I get a message saying 'Your security settings do not allow this file to be downloaded' or the player in a web page does not start, when I click on a link

Sometimes our live audio links will point to web pages in which a cut-down (or 'embedded') version of the player sits. If your internet security settings are set to 'high', then Internet Explorer will not download or stream audio files. To remedy this, in Internet Explorer, choose Tools » Internet Options » Security and move the slider to the 'medium' setting. (If you are at work, you should check with your I.T. administrator to find out if it is okay to change this setting.)

I get a message asking me if I want to open or save the file

If the station uses WinAmp or Realplayer you might need to click 'open this file from its current location' to open the .pls (WinAmp), .ram (RealPlayer file) or .rpm (RealPlayer Media) file when prompted, which are two types of streaming file. A bug in (very old versions of) Internet Explorer means that the option to open the file is greyed out. You should select the button to open the file and not download it. If nothing happens, you need to install WinAmp or Realplayer.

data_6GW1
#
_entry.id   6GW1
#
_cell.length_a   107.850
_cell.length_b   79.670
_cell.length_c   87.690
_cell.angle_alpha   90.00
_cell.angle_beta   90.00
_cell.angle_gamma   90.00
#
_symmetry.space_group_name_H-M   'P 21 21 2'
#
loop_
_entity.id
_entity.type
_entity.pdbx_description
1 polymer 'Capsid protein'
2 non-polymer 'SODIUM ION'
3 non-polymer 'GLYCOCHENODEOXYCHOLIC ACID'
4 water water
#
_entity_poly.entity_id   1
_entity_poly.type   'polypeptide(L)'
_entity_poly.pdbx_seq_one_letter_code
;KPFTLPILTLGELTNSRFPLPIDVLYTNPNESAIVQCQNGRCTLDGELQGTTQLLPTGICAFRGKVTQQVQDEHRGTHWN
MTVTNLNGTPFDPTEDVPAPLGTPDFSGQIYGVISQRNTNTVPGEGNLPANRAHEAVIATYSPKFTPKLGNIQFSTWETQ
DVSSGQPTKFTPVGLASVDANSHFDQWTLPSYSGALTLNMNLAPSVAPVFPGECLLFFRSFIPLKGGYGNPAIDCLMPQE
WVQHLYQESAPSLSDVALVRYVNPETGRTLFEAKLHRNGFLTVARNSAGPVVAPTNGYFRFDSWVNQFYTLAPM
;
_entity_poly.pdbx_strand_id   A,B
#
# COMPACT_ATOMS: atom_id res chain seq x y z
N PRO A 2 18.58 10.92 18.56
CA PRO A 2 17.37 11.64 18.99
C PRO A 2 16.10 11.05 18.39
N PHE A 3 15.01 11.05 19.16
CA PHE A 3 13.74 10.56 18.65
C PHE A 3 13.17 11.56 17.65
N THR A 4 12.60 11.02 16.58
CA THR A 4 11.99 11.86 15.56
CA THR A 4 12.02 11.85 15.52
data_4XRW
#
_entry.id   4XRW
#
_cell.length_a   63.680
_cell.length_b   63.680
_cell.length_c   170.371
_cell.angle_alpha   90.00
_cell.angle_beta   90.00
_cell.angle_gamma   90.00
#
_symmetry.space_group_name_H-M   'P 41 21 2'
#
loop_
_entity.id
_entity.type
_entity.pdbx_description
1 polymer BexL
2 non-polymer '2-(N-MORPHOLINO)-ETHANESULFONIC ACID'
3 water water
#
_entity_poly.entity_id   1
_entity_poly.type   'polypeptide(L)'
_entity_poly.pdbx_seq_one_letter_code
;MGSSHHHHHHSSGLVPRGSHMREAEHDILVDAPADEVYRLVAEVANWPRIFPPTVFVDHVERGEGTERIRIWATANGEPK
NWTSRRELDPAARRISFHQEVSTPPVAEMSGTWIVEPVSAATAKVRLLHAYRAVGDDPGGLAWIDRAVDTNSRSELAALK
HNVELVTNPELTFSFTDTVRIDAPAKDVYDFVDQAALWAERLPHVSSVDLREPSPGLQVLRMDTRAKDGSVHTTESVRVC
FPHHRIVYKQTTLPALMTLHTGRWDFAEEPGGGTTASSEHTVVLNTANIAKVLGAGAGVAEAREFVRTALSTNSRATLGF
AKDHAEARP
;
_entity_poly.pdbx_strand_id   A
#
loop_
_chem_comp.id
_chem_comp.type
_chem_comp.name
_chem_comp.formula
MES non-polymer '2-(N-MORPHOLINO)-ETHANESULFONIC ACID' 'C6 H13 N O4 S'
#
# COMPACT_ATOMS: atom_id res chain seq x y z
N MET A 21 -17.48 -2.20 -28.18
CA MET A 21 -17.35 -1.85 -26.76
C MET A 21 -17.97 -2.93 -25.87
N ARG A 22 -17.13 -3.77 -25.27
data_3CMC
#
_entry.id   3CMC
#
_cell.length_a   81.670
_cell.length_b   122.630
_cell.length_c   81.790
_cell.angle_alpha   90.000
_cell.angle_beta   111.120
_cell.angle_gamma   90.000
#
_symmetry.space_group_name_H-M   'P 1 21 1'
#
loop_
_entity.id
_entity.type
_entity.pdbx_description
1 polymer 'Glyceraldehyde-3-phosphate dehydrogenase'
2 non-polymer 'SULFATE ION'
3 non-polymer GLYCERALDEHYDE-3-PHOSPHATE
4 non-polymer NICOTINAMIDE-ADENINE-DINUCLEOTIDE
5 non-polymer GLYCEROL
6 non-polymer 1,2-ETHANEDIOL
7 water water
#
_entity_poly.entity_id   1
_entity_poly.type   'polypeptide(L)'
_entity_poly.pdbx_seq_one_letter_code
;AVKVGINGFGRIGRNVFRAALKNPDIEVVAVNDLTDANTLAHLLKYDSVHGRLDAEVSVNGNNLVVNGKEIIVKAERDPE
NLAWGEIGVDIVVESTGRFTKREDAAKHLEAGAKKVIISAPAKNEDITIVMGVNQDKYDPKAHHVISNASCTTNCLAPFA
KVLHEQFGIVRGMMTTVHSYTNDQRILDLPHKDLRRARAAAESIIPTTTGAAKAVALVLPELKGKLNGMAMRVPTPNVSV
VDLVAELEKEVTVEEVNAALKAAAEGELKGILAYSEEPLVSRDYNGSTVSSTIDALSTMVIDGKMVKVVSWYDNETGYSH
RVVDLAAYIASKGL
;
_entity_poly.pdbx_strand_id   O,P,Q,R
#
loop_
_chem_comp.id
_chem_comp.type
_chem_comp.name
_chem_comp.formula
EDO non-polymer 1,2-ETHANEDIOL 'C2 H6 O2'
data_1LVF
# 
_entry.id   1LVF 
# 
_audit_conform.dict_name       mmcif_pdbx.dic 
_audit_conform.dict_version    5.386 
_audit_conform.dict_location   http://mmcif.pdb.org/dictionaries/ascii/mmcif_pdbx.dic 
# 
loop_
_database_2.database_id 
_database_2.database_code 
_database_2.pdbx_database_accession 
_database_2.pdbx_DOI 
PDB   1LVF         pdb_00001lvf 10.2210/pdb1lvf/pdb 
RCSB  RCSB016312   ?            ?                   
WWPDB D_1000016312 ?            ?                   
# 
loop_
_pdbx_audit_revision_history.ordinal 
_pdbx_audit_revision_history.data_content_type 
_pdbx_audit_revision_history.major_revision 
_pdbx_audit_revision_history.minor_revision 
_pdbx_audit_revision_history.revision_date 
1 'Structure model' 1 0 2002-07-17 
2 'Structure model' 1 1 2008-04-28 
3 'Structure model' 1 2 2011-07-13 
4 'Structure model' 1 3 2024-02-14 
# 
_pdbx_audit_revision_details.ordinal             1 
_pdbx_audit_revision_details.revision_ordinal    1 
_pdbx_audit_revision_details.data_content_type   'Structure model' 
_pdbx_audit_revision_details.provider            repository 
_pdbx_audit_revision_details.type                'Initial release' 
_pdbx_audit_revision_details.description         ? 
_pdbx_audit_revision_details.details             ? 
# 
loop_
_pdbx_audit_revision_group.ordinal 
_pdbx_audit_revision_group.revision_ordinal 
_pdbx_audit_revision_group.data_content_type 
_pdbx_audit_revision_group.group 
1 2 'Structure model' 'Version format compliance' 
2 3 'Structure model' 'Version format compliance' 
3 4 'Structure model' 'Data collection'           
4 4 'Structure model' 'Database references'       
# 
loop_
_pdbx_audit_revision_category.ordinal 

The audio stream keeps stopping and starting

Check your broadband (or wi-fi) connection to make sure your signal is good and uninterrupted. A piece of flat silver baking foil tacked behind the stubby wi-fi aerial can direct the wi-fi signal back into the room for a better signal. If your PC/MAC keeps dropping a wi-fi connection you may need to move the computer nearer to your router, or check your settings. When listening over a public wi-fi network, be aware that many other people may be sharing the same connection, so bandwidth may be limited and the audio may break up as the computer rebuffers during streaming.

I'm connected but I can't hear anything

You'll need a sound card and speakers in order to listen to stations while you're connected to the internet. Most new computers now have both of these, although if you are at work your computer may not have either of these. Make sure that your speakers are connected properly and that they are switched on!

Sometimes the station's audio link breaks down for a short while - the player doesn't appear to buffer and no sound appears. This indicates a problem at the radio station end. You should try again later.

Realplayer starts as normal, then locks up when trying to connect